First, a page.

Julia answers "the fundamental question - how do you win?"

I hate losing. I would say, I hate losing even more than I like winning. The burn of a lose lingers. The joy of a win fades quickly into the next chance to win. This includes any sort of competition and, subconsciously, I believe everything is a competition. So, if I love to win and absolutely hate to lose, the question becomes - what does it mean to win and how do you make it consistently happen?

Winning, to me, can be super black and white. You score more goals than the opposing team or you ski faster than everyone else. Done, easy peasy. Where the black and white blurs to a grayish fog is the less concrete competition, like business. How do you win in business? And how do you win consistently?

Put simply, if you want to consistently win, whether in skiing or in business, it is all about how fundamentally sound you are built. In skiing that means technique and tactics, especially in a state of recovery. In business, the fundamental questions your business is built on are clutch. Every win is built from the ground up - just like a ski turn.

At GroundSwell, we talk about building fundamentals as a pyramid. When the foundation is solid, the scaffolding can be built to create a solid structure. Creating a strong business foundation is like building a solid platform at the top of the ski turn. If you don’t have it, you’re screwed for the rest of the turn or the rest of your business strategy.

At the base of GroundSwell’s pyramid are the foundational questions any business should ask: who are you; how are you different; where are you going? In the middle of the pyramid are the systems and the Market: your products/services; where you are competing; and your operations, resources, and management systems. In skiing, the middle of the pyramid would be your coaches, your equipment, planning, and management - aka the systems, services, and products you have around you to make you great.

The pyramid gradually inclines to the tip where culture sits; the core values ruling over the other steps, asking, “what are your values, beliefs, and the norms that drive your choices?” GroundSwell says that 50% of profits come from culture. I would say 50% of ski racing success comes from the team’s culture or environment. I’ve seen a lot of great ski racers crumble under toxic environments.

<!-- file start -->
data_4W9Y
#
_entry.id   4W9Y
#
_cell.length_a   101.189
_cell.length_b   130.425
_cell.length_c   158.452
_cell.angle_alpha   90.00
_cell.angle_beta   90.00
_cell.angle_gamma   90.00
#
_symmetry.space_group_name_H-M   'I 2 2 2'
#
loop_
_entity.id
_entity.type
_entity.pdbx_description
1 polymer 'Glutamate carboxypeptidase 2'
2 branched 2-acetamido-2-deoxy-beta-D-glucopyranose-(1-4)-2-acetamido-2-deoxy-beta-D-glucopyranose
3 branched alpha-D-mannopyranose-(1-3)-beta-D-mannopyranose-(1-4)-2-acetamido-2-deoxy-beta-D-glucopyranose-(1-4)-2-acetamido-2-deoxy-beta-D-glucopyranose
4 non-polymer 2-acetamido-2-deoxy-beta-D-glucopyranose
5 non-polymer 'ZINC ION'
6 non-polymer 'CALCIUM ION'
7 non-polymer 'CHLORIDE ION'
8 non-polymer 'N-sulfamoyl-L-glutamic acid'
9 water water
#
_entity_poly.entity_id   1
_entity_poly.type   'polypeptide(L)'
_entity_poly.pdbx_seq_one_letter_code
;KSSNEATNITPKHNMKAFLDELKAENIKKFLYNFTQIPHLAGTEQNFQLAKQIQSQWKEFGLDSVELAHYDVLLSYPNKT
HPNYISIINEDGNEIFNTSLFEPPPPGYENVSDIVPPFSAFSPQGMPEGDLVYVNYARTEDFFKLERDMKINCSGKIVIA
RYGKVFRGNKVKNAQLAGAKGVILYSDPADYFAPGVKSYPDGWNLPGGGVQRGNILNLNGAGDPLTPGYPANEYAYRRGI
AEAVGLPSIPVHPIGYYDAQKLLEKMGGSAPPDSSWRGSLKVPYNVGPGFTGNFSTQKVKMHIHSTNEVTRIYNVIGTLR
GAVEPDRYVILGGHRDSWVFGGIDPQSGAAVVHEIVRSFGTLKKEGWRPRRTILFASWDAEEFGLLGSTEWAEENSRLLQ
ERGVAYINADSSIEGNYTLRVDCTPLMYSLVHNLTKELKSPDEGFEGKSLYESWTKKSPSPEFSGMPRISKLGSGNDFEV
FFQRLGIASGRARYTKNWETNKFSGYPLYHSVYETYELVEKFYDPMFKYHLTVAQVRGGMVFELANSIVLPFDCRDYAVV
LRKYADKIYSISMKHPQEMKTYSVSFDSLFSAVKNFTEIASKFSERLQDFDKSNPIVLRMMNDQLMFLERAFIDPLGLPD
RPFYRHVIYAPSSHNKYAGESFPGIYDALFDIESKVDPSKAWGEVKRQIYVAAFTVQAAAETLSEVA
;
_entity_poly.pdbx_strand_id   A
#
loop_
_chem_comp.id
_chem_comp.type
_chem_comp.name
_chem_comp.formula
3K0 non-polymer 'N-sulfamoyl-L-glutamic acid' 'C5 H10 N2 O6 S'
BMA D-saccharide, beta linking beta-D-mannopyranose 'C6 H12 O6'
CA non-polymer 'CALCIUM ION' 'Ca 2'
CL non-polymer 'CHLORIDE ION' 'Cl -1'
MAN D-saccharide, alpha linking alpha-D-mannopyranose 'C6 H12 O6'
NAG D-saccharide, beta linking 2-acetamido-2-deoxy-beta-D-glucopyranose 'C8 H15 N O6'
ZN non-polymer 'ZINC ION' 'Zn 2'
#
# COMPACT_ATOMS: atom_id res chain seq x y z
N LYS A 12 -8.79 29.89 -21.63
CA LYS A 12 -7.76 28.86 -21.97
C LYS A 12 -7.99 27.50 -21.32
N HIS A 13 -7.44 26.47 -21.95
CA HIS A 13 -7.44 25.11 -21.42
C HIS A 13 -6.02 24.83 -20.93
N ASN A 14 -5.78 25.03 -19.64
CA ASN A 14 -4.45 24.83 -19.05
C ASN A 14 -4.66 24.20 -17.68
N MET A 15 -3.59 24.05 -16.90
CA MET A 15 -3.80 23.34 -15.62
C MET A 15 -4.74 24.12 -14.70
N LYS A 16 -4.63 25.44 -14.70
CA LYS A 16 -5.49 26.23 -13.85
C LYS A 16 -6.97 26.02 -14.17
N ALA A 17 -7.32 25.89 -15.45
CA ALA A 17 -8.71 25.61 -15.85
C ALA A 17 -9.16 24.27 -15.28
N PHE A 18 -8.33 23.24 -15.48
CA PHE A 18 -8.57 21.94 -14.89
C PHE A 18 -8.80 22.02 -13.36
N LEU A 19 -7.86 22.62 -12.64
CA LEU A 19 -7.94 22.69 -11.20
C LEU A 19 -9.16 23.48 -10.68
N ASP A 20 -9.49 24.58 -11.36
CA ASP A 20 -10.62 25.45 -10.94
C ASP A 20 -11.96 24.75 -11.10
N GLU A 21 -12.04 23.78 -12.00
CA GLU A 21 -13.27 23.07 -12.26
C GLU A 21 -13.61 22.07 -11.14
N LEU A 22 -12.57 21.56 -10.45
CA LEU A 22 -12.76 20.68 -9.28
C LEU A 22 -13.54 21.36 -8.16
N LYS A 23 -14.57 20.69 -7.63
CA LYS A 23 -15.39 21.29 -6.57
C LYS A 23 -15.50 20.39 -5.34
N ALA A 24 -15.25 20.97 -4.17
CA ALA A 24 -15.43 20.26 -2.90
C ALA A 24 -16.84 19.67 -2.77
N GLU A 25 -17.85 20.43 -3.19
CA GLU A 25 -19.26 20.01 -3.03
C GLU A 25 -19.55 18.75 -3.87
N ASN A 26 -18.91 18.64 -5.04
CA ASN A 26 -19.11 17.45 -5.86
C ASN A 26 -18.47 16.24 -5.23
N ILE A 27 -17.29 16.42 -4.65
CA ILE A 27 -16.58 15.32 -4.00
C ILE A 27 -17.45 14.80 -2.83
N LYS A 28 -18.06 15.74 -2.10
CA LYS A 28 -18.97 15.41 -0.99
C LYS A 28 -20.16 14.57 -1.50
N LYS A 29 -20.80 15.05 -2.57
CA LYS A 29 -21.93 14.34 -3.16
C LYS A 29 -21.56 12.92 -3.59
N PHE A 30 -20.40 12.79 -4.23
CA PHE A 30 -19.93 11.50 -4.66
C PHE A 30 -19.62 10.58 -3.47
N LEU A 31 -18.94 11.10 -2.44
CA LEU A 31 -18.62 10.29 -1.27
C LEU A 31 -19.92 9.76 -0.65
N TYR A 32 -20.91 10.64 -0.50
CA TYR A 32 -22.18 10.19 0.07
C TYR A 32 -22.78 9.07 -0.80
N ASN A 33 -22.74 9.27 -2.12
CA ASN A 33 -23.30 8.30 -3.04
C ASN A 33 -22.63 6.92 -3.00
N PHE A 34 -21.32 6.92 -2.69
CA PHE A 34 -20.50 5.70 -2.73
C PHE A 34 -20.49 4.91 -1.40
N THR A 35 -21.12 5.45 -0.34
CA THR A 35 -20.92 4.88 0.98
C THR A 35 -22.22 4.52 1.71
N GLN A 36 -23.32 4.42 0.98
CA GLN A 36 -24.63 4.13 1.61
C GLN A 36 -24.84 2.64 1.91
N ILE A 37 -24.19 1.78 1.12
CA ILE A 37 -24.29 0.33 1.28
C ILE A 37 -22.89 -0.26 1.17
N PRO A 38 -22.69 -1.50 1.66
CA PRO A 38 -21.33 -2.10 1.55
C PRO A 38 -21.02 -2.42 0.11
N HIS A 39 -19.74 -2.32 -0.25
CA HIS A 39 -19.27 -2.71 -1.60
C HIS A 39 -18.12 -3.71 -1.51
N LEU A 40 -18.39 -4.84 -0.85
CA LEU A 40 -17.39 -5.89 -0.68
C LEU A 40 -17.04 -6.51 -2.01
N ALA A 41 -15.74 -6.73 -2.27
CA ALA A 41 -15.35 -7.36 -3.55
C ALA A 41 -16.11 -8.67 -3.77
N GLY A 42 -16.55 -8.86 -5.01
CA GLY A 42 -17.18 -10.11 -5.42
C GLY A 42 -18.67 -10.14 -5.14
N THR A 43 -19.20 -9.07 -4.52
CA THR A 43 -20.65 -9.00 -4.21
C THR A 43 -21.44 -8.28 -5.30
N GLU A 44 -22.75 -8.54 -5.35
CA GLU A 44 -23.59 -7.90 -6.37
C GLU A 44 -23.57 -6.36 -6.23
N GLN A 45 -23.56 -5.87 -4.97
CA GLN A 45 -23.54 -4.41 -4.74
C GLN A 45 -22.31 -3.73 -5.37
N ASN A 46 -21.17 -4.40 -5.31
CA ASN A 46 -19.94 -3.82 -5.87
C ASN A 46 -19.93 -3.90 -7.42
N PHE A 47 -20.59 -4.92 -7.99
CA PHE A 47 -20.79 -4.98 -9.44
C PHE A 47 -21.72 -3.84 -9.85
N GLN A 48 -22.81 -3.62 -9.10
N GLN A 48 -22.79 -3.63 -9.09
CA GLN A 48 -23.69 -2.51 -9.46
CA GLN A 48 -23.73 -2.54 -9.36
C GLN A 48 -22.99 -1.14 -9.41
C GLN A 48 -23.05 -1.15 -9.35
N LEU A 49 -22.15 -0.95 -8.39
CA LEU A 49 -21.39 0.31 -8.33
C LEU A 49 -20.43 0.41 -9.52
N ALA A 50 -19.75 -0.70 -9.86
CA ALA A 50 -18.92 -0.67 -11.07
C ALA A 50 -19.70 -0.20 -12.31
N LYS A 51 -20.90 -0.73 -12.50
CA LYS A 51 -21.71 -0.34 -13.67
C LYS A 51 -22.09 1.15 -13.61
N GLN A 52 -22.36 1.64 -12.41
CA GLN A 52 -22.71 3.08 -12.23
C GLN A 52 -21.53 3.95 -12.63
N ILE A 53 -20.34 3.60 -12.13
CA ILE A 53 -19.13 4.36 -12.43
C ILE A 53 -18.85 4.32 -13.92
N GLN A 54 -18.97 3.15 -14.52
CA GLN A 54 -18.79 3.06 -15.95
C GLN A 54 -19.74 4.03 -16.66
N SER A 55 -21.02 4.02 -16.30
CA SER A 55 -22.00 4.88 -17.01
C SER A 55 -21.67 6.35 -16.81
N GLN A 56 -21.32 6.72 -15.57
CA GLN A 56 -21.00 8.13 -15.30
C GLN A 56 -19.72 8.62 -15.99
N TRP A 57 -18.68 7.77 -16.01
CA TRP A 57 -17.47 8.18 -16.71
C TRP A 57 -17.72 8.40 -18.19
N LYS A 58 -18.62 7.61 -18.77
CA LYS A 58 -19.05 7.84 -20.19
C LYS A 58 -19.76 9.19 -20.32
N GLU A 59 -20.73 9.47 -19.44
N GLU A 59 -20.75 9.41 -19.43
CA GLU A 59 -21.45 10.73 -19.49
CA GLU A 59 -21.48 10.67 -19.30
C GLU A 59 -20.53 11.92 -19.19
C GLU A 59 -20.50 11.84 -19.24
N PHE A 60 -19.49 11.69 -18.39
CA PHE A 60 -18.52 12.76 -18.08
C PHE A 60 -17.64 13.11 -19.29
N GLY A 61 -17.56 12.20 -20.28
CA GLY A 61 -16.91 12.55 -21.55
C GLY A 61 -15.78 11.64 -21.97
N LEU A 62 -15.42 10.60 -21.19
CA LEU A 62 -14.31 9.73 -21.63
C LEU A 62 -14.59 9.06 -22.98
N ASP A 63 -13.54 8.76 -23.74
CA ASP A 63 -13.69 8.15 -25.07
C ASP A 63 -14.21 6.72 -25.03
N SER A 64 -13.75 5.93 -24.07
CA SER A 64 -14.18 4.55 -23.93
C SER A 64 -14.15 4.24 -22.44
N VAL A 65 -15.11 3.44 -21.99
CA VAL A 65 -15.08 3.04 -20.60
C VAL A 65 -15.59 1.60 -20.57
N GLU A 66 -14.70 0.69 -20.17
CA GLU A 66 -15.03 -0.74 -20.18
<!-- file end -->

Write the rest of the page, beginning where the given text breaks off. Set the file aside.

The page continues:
So, how do you create a good culture? Ask these fundamental questions: what are your values and beliefs (meaning what matters to you), and what are the assumptions you’ve made and live by? Next, what are your norms? The norms are your everyday actions. It is crucial for the norms to be consistent with what you say your values, beliefs, and goals are. It’s simple; a team creates a high-level plan and boils it down for each individual’s specific goals. But culture is what drives that. A toxic environment creates a bad business and slow skiing. Now, back to the fundamental question - how do you win? As a veteran I have won and lost many times. The answer - focus on fundamental skills and build a stronger pyramid. Make your values consistent with your actions and surround yourself with a team that believes the same. I say this not as though I win all the time but from my experiences and GroundSwell’s systematic checklist. People can be successful by strictly sending- a method of reckless abandonment where one just ‘goes for it’ with little tactical thought. I’ve done it, but eventually ‘the send’ crashes because the fundamentals are not sound. Businesses come out hot and fade, die, or plateau. The pyramid will crumble if you only rely on the send. Fundamentals are reliable and building a solid pyramid of organizational development creates longevity. Believe me, I know every athlete hates hearing the importance of fundamentals, but let’s be honest, losing sucks more.

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